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Third Occipital Nerve

The C3 spinal nerve splits into an anterior ramus along with a posterior ramus.

  • The posterior ramus divides into two medial branches and a lateral branch.
  • The larger, superior medial branch is the third occipital nerve.
  • From superior branch fibers of the third cervical nerve the third occipital nerve emerges at the level of the trapezius muscle.
Third Occipital Nerve

Third Occipital Nerve


Around the superior articular process of the C3 vertebra, the third occipital nerve travels backwards and medially. Either just under or across the joint margin it travels through the C2-C3 facet joint. Primarily, the nerve supply of the C2-C3 facet joint is from the large, superior medial branch of the C3 spinal nerve and the third occipital nerve.

  • Near the superior articular process of the C3 vertebra, the third occipital nerve travels dorsomedially.
  • Fibers from the third occipital nerve supply the primary innervation of the C2 to C3 facet joints with some contribution from the C3 medial branch and small interacting fibers from the second cervical nerve.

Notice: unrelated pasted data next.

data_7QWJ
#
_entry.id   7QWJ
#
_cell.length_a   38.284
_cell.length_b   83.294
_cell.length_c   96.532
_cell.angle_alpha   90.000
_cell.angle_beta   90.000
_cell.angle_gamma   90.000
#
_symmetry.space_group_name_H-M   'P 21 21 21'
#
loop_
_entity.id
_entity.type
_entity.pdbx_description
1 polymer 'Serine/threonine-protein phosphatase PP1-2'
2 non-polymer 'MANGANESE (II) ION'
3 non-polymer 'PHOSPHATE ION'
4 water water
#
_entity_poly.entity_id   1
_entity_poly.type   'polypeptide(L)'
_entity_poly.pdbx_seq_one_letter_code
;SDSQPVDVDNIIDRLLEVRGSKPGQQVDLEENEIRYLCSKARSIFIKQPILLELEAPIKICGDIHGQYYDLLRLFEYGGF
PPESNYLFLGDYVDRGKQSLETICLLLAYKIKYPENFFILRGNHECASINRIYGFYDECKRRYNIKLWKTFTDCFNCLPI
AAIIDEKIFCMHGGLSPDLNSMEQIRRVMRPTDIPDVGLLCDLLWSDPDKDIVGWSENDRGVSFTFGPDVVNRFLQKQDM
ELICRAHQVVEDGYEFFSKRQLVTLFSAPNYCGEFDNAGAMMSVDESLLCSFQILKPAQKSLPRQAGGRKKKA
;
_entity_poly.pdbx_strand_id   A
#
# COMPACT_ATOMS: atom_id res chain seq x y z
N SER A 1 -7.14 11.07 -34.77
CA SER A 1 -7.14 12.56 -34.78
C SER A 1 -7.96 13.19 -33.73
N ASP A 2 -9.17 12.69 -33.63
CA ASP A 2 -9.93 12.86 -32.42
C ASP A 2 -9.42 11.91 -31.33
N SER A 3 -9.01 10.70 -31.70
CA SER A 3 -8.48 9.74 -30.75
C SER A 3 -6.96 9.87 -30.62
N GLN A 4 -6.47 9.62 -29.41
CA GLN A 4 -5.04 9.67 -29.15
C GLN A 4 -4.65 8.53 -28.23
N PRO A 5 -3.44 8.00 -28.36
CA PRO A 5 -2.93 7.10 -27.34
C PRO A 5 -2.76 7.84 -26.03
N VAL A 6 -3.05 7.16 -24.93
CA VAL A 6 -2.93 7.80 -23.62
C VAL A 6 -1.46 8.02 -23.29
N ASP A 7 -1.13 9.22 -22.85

• Afterwards fibers of the third occipital nerve travel superiorly in order to give sensory innervation to the ipsilateral suboccipital region.


The third occipital nerve is thicker compared to other medial branches. Over the occipital region behind the ear, it carries a few sensory fibers from a small piece of skin. Other medial branches generally do not carry skin sensation and this makes a difference to the observations after a TONB.

The general route of the third occipital nerve is forward over the C2-3 in the pericapsular fascia in order to join its dorsal ramus within the C2-3 intervertebral foramen. The course varies among individuals so the nerve travels somewhat horizontally transversely the joint at a plane that extends among the top and just underneath the bottom of the intervertebral foramen.


It supplies:

  • The C2–C3 zygapophysial joint while laterally passing from the joint.
  • Also it supplies part of the semispinalis capitis muscle.
  • Its cutaneous branch supplies suboccipital region.

Clinical Significance

Third Occipital Nerve Block

The test procedure at the C2-3 level that is compatible to lower cervical levels is referred to as a third occipital nerve block.

To ensure blockade of the third occipital nerve happens to be in this range requires injections of 0.3 ml of local anesthetic at each of three target points, which are located within a vertical line over the middle of the joint:

  • High one at the level of the apex of the C3 superior articular process.
  • Low one at the level of the bottom of the C2-3 intervertebral foramen.
  • Middle one halfway between the other two.
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